Hi again Anne Marie,
Hopefully, all those bones you saw is all that is lurking in her stomach. As I am sure you can appreciate, bones are something we do need to be careful with in dogs, since they can trigger these type of GI signs but can also cause damage or blockages in the GI. Therefore, since you saw these, I do just want to note some signs to monitor for over today. So, any signs of paling gums, belly pain, restlessness, lethargy, vomiting blood or coffee ground material, straining to pass feces, or black stools; and a bone potentially causing trauma, obstruction, or gut compromise would be a worry. And if we see any of those signs, then we'd want her seen urgently so the vet can feel her abdomen +/- xray her.
Those aside, resting her stomach is reasonable at this stage. We will often withhold food for 8-12 hours but water should remain on offer in small volumes to help her settle.
Once she is a bit more settled, you can consider treating her with an antacid to settle her stomach. There are a number of antacids that are available over the counter and pet friendly. I would advise only treating with one, but the two I tend to use are Pepcid (More Info/ Dose
) or Zantac (More Info/Dose)
. These are usually given 20 minutes before offering food (to allow absorption) and of course you want to double check with your vet if your wee one has a pre-existing condition or is on any medications you haven't mentioned.
Once that has had time to absorb, you can consider starting her on a light/easily digestible diet. If you do so, start with a small volume (a spoonful) to start. Examples would be cooked white rice with boiled chicken, boiled white fish, or scrambled eggs (made with water and not milk). There are also veterinary prescription diets that can be used in cases of gastroenteritis (ie Hill’s I/D or Royal Canin’s sensitivity). When you offer that spoonful, give her 30 minutes to settle. If she keeps the food down, you can give a bit more and so on. As her tummy stabilizes, you can offer more. The aim of the easily digestible diet is that it will be better tolerated and absorbed by the compromised gut. Therefore, it should get more nutrients in and result in less GI upset. Also by feeding this in small frequent meals, it will reduce diarrhoea volume. As long as improvement is being seen, I usually advise that the diet be continued until the diarrhoea is settled, and that they are then slowly weaned back to their normal diet over a week.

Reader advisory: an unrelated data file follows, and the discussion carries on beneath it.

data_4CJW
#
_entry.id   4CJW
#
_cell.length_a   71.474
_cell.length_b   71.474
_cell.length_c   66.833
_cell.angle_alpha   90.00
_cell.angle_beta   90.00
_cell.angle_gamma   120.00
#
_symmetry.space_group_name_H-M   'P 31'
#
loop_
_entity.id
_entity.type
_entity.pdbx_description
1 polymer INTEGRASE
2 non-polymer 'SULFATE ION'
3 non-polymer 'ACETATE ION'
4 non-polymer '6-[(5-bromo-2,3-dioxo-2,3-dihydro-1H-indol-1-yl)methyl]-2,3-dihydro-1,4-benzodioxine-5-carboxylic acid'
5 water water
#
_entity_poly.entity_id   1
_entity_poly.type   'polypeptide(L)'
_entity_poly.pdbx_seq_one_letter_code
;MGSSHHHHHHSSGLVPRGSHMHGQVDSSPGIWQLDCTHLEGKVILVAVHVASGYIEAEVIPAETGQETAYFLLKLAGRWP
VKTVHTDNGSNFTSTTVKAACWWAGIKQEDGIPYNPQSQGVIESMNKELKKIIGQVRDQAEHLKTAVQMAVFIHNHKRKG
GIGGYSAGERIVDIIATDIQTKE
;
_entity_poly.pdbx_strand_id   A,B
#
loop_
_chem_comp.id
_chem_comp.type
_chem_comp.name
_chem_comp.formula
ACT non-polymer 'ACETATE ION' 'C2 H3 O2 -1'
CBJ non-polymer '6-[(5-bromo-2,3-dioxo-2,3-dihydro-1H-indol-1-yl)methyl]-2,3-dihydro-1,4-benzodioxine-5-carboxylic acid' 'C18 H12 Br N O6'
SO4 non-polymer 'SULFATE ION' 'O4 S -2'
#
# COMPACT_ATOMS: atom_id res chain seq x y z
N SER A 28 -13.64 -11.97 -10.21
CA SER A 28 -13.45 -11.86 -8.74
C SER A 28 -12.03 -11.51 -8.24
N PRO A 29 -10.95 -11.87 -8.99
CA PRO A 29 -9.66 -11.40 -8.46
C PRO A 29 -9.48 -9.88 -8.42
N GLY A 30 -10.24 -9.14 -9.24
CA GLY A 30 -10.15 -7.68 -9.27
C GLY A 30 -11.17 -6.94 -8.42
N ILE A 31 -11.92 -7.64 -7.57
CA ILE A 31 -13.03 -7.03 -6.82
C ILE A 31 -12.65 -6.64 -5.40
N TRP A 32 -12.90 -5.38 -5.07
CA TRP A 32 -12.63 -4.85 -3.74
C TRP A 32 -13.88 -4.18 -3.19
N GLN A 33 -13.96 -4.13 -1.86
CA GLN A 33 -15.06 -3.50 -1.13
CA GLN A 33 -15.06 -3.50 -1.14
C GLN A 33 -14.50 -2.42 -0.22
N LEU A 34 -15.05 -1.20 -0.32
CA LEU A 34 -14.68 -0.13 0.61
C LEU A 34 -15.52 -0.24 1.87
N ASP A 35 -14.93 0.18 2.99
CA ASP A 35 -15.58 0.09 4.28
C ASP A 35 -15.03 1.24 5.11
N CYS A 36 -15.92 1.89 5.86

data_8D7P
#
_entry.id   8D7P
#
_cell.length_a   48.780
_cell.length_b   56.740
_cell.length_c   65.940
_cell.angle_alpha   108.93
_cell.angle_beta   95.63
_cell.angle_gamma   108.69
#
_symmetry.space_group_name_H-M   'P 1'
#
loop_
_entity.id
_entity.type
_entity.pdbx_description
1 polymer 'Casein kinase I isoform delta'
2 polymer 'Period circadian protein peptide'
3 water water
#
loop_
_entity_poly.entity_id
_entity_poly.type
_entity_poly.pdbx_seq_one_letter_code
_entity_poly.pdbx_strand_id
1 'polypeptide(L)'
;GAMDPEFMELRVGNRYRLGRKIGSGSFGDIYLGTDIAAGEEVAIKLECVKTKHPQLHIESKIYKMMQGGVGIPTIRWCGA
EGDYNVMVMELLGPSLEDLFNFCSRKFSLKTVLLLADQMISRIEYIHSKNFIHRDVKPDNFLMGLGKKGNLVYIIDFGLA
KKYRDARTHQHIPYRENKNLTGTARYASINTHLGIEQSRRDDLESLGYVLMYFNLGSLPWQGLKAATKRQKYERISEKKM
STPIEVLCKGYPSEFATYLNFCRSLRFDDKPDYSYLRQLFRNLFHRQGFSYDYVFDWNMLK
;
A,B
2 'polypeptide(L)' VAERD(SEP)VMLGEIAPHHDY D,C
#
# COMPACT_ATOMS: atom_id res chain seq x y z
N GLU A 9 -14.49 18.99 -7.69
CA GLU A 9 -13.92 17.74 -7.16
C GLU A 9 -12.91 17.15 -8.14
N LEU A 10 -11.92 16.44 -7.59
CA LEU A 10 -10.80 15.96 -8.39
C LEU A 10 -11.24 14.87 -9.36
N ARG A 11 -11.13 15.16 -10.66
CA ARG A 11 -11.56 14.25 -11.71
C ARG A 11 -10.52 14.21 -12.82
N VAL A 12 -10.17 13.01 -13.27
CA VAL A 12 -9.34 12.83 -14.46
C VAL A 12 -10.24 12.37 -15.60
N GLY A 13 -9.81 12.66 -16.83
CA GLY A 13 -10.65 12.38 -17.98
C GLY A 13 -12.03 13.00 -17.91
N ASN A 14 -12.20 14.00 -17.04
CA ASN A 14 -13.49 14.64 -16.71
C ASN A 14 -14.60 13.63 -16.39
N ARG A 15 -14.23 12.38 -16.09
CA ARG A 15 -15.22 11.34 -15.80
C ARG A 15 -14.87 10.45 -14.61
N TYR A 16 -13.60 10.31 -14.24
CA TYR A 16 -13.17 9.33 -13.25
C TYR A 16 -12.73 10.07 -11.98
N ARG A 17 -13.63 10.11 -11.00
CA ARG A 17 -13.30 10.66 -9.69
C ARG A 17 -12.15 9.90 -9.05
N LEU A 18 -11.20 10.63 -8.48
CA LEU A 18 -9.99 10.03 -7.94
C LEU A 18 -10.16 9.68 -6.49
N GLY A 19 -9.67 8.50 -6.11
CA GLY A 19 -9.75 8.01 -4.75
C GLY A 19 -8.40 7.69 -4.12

Since vomiting and diarrhoea can quickly dehydrate a dog, we need to keep an eye on her hydration. The reason is because no matter how much they drink, we often find that dogs just cannot keep up with diarrhoea fluid losses for long (and dehydration is what makes them feel poorly). To check her hydration status to make sure they are not becoming dehydrated there are a few things we can test. One is whether the eyes appear sunken, if the gums are tacky instead of wet/moist, and whether she has a "skin tent" when you lift the skin. To see how to check these parameters for dehydration, you can find a wee video on this HERE. If you are seeing any signs of dehydration already, since she is small, then you do want to have her seen by the vet before this becomes an additional issue for her.